Real Estate Commission Changes

Real Estate Commission Changes…Things to Consider

I want to start off by saying the world needs real estate agents. There is no doubt about it. If you disagree you may not understand what a real estate agent really does. At least good ones. But like any industry we have bad agents. They may not be worth what they have been paid in the past. That is not all of us tho.

With the new big news in the real estate world that EVERYONE is talking about: The National Association of Realtors (NAR) has reached a settlement in a lawsuit that could shake up how real estate agents get paid. If you’re buying or selling a home, this is something you’ll want to pay attention to. It isn’t a huge change but there is enough of a change that you need to be aware of what is going on.

Traditional Commission Rates

For a long time, the standard commission rate (although there has never been a STANDARD rate there has been an understanding of a real estate agents value and this has been the case for well over 60 years… BUT there has never been a standard rate just what it costs for an agent to run their business and feed their family) has been between 4-6% of the home’s sale price. This fee is typically split between the seller’s agent and the buyer’s agent. However, this could be changing soon since we have an over reaching government that refuses to let the market sort things out. We had discount real agents for the last 50 years. Ones that sell for $500 flat fee or something crazy like that. That doesn’t even cover the cost of my professional photos. Those companies never made it because they had an inferior product and the market said they wanted a better product and will pay more for that better product.

What’s Changing?

The recent NAR settlement might reduce these commission rates to 3-4%. (this is most likely not going to be the case but it is a possibility) This reduction aims to foster more competition among agents, making it possible for newer agents to offer lower rates compared to more experienced ones. Stephen Brobeck from the Consumer Federation of America predicts a shift towards more varied rates, which could make the real estate market more competitive​.

Impact on Homebuyers and Sellers

  1. Savings for Consumers: Some “economists’ make a crazy claim this could lower commission rates could lead to significant savings for homebuyers and sellers. Experts estimate potential annual savings between $20 to $30 billion given the current number of home sales. This does not seem likely. Buyers will need to pay for services or go without representation.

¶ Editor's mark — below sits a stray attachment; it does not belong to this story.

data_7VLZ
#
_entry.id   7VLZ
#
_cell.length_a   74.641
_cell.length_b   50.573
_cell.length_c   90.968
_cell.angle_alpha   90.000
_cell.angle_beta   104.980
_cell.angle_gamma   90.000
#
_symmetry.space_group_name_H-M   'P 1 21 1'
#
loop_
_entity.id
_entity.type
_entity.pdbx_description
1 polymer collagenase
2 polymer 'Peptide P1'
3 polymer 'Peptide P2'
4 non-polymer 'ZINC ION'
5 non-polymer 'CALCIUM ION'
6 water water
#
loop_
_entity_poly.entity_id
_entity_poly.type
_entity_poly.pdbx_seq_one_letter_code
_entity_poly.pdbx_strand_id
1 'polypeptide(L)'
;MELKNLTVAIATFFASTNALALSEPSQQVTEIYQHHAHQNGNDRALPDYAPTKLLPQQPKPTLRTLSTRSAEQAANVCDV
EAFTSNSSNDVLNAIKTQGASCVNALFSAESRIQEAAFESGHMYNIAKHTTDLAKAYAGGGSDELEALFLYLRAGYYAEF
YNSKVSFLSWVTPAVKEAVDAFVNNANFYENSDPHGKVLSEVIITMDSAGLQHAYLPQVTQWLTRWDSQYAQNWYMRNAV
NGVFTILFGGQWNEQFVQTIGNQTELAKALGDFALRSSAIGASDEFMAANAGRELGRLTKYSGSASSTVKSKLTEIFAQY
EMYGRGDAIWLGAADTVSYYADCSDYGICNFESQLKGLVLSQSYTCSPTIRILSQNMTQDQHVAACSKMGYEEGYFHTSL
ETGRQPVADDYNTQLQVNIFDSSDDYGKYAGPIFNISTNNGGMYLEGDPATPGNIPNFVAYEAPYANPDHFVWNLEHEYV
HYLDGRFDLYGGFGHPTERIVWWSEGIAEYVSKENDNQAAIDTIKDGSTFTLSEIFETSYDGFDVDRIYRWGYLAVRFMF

2. Increased Competition: With more variability in commission rates, agents might have to offer better rates or enhanced services to attract clients. This could benefit consumers by giving them more options and better service.
  3. Gradual Implementation: Don’t expect these changes to happen overnight. It could take three to four years for the full effects to be felt in the market. This gradual shift will allow both agents and consumers to adapt to the new landscape​.

Broader Market Implications

  • Negotiation Power: The buyer agent commission will now be part of the offer. Some think this will give consumers more power to negotiate commission rates, leading to potentially better deals. Unfortunately most of these regulations are written by people not on the ground in the battle. They are ignorant bureaucrats that think they know about everything and in reality know very little.
  • Service Quality: To remain competitive, agents may need to up their game, providing better and more personalized services.
  • Market Adjustments: The real estate market will go through a period of adjustment as these changes take hold, affecting how deals are made and services are offered.

Key Takeaways

  • Lower Commission Rates: Possible drop from 5-6% to 3-4%. (but not likely and that is only 1 or 2 percent per side of the transaction)
  • Consumer Savings: Potential for $20-$30 billion in annual savings.
  • Increased Competition: Agents may offer more competitive rates and better services. You will most likely see some agents leaving the business so competition may not really be all that great.
  • Gradual Change: Full impact expected in three to four years. (hopefully in that time we can get this a little more clear for the public and industry because right now no one knows what is going on)

We will continue to update you on real estate news and NAR announcements for the latest on these changes.

Please reach out with any questions https://orsonhillrealty.com/our-agents-and-brokers/

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